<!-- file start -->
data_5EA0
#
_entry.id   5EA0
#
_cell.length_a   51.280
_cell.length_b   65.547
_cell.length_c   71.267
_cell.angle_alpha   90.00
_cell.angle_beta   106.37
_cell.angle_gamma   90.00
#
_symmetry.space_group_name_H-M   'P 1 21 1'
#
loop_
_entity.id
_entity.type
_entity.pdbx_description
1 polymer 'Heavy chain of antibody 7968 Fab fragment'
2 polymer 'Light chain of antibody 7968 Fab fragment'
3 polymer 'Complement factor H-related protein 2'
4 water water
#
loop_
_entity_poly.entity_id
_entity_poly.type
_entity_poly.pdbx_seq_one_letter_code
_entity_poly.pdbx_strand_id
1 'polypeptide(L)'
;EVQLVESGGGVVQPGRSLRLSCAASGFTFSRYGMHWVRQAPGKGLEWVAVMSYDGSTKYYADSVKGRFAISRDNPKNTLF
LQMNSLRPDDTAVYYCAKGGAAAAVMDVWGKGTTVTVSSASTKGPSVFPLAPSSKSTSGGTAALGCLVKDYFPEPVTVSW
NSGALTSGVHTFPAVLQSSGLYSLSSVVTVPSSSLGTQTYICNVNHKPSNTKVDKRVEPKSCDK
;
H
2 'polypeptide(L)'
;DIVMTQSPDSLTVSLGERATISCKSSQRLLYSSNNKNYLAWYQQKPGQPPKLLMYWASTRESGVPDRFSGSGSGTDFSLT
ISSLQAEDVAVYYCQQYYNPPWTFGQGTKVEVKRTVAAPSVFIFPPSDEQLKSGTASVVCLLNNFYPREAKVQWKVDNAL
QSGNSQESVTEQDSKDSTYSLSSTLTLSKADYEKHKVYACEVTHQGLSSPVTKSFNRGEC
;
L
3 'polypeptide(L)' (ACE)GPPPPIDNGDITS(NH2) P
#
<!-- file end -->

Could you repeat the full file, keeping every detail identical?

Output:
data_5EA0
#
_entry.id   5EA0
#
_cell.length_a   51.280
_cell.length_b   65.547
_cell.length_c   71.267
_cell.angle_alpha   90.00
_cell.angle_beta   106.37
_cell.angle_gamma   90.00
#
_symmetry.space_group_name_H-M   'P 1 21 1'
#
loop_
_entity.id
_entity.type
_entity.pdbx_description
1 polymer 'Heavy chain of antibody 7968 Fab fragment'
2 polymer 'Light chain of antibody 7968 Fab fragment'
3 polymer 'Complement factor H-related protein 2'
4 water water
#
loop_
_entity_poly.entity_id
_entity_poly.type
_entity_poly.pdbx_seq_one_letter_code
_entity_poly.pdbx_strand_id
1 'polypeptide(L)'
;EVQLVESGGGVVQPGRSLRLSCAASGFTFSRYGMHWVRQAPGKGLEWVAVMSYDGSTKYYADSVKGRFAISRDNPKNTLF
LQMNSLRPDDTAVYYCAKGGAAAAVMDVWGKGTTVTVSSASTKGPSVFPLAPSSKSTSGGTAALGCLVKDYFPEPVTVSW
NSGALTSGVHTFPAVLQSSGLYSLSSVVTVPSSSLGTQTYICNVNHKPSNTKVDKRVEPKSCDK
;
H
2 'polypeptide(L)'
;DIVMTQSPDSLTVSLGERATISCKSSQRLLYSSNNKNYLAWYQQKPGQPPKLLMYWASTRESGVPDRFSGSGSGTDFSLT
ISSLQAEDVAVYYCQQYYNPPWTFGQGTKVEVKRTVAAPSVFIFPPSDEQLKSGTASVVCLLNNFYPREAKVQWKVDNAL
QSGNSQESVTEQDSKDSTYSLSSTLTLSKADYEKHKVYACEVTHQGLSSPVTKSFNRGEC
;
L
3 'polypeptide(L)' (ACE)GPPPPIDNGDITS(NH2) P
#